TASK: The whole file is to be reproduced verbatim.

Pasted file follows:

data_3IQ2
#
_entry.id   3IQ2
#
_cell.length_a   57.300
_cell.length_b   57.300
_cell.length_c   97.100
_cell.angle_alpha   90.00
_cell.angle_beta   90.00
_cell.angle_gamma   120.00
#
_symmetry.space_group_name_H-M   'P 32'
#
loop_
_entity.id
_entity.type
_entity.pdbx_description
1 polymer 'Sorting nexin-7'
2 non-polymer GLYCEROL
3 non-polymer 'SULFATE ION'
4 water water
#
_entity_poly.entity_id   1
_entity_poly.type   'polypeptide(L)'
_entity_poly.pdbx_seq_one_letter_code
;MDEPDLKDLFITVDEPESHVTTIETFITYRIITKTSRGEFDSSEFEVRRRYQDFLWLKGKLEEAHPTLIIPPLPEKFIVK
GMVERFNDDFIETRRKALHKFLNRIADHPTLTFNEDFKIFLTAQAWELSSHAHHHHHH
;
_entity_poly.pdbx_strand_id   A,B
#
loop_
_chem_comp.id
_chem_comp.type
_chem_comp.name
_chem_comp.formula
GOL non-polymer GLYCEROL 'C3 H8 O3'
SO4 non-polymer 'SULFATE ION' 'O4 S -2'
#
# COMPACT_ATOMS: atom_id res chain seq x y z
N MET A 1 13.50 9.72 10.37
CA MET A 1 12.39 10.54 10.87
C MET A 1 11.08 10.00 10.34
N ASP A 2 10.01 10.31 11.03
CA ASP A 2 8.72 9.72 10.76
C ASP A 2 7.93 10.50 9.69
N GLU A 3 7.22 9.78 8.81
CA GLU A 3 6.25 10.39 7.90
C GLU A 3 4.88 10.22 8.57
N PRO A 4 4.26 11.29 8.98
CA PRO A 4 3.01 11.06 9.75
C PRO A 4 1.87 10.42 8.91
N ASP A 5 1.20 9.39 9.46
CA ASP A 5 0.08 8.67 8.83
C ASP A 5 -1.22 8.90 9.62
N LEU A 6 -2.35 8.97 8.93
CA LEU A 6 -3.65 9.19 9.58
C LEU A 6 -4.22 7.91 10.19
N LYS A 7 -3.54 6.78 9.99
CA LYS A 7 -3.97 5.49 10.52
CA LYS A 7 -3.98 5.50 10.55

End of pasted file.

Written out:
data_3IQ2
#
_entry.id   3IQ2
#
_cell.length_a   57.300
_cell.length_b   57.300
_cell.length_c   97.100
_cell.angle_alpha   90.00
_cell.angle_beta   90.00
_cell.angle_gamma   120.00
#
_symmetry.space_group_name_H-M   'P 32'
#
loop_
_entity.id
_entity.type
_entity.pdbx_description
1 polymer 'Sorting nexin-7'
2 non-polymer GLYCEROL
3 non-polymer 'SULFATE ION'
4 water water
#
_entity_poly.entity_id   1
_entity_poly.type   'polypeptide(L)'
_entity_poly.pdbx_seq_one_letter_code
;MDEPDLKDLFITVDEPESHVTTIETFITYRIITKTSRGEFDSSEFEVRRRYQDFLWLKGKLEEAHPTLIIPPLPEKFIVK
GMVERFNDDFIETRRKALHKFLNRIADHPTLTFNEDFKIFLTAQAWELSSHAHHHHHH
;
_entity_poly.pdbx_strand_id   A,B
#
loop_
_chem_comp.id
_chem_comp.type
_chem_comp.name
_chem_comp.formula
GOL non-polymer GLYCEROL 'C3 H8 O3'
SO4 non-polymer 'SULFATE ION' 'O4 S -2'
#
# COMPACT_ATOMS: atom_id res chain seq x y z
N MET A 1 13.50 9.72 10.37
CA MET A 1 12.39 10.54 10.87
C MET A 1 11.08 10.00 10.34
N ASP A 2 10.01 10.31 11.03
CA ASP A 2 8.72 9.72 10.76
C ASP A 2 7.93 10.50 9.69
N GLU A 3 7.22 9.78 8.81
CA GLU A 3 6.25 10.39 7.90
C GLU A 3 4.88 10.22 8.57
N PRO A 4 4.26 11.29 8.98
CA PRO A 4 3.01 11.06 9.75
C PRO A 4 1.87 10.42 8.91
N ASP A 5 1.20 9.39 9.46
CA ASP A 5 0.08 8.67 8.83
C ASP A 5 -1.22 8.90 9.62
N LEU A 6 -2.35 8.97 8.93
CA LEU A 6 -3.65 9.19 9.58
C LEU A 6 -4.22 7.91 10.19
N LYS A 7 -3.54 6.78 9.99
CA LYS A 7 -3.97 5.49 10.52
CA LYS A 7 -3.98 5.50 10.55